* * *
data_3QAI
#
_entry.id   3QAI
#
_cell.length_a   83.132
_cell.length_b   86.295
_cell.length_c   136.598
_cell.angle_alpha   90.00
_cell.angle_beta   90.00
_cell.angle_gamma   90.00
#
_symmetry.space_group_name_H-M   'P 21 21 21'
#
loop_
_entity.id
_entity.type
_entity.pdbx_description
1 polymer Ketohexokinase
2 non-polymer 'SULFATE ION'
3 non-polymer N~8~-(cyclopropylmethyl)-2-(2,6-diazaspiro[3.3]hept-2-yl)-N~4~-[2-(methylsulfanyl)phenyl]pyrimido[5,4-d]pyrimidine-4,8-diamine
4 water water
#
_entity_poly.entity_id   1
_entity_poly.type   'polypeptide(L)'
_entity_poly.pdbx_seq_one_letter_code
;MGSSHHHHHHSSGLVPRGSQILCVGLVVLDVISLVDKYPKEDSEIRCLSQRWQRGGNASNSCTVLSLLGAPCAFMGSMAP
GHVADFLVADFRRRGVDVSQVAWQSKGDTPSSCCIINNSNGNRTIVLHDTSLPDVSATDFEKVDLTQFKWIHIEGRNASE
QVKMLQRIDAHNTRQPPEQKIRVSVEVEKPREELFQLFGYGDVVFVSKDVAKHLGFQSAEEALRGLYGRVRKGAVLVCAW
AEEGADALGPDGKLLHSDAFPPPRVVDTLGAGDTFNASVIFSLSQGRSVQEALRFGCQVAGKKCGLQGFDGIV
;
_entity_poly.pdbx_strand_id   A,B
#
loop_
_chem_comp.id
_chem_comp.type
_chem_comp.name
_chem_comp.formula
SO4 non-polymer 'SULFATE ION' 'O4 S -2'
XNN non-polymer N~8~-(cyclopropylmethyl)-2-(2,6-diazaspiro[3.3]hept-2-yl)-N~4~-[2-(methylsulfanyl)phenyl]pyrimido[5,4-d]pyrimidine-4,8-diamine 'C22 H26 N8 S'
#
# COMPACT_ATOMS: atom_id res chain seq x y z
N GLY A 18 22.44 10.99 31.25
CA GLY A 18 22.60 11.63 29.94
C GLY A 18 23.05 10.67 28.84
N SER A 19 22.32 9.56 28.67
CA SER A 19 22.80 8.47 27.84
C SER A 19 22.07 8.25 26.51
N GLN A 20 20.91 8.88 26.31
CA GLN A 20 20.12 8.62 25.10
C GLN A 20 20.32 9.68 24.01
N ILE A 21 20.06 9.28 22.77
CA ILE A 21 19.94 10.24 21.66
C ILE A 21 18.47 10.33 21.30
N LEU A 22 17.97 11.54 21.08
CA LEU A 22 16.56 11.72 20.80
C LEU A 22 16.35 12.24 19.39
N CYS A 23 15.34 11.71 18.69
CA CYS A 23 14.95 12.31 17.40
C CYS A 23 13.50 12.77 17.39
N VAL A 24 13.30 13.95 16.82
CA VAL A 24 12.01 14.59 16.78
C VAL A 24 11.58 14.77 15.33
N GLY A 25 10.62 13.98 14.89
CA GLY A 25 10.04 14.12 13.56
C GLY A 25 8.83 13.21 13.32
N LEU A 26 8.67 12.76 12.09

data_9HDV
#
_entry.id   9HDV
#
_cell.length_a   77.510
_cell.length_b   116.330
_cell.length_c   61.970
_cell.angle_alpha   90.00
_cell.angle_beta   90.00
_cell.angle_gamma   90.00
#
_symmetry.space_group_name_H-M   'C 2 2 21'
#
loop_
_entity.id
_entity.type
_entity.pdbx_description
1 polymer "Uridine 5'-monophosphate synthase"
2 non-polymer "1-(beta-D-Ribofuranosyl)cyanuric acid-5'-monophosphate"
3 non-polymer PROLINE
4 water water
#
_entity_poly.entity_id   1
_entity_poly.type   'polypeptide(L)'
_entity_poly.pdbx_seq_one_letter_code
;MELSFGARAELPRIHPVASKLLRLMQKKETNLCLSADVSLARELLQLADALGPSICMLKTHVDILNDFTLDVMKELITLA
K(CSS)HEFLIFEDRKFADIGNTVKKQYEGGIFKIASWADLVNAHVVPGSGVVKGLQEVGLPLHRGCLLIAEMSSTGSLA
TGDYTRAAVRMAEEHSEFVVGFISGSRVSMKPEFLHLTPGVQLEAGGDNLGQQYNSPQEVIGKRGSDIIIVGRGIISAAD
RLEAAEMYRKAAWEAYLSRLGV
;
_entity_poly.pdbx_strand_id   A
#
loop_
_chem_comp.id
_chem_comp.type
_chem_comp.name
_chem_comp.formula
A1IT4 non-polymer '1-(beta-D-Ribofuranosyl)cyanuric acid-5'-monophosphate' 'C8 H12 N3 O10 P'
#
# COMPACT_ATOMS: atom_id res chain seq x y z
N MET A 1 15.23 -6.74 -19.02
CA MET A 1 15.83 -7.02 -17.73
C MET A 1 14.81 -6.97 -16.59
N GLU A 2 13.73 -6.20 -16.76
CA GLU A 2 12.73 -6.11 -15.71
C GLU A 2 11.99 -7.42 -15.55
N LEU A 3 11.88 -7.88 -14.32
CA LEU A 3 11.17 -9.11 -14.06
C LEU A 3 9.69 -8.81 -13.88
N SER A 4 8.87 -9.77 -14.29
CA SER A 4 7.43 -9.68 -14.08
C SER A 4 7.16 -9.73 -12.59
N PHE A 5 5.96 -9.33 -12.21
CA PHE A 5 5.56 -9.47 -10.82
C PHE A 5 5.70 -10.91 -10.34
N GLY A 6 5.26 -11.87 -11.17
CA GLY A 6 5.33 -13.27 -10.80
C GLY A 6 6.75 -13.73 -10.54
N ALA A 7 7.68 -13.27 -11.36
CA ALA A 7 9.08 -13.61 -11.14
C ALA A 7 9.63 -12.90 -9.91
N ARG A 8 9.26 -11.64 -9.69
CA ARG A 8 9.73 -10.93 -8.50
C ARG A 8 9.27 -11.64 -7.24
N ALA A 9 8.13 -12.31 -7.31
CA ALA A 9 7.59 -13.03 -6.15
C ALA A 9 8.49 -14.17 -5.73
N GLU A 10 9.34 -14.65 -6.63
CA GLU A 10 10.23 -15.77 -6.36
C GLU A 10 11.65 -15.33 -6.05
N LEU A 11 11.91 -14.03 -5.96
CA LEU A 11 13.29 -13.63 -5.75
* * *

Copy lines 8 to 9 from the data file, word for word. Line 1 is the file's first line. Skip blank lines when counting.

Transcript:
_cell.angle_alpha   90.00
_cell.angle_beta   90.00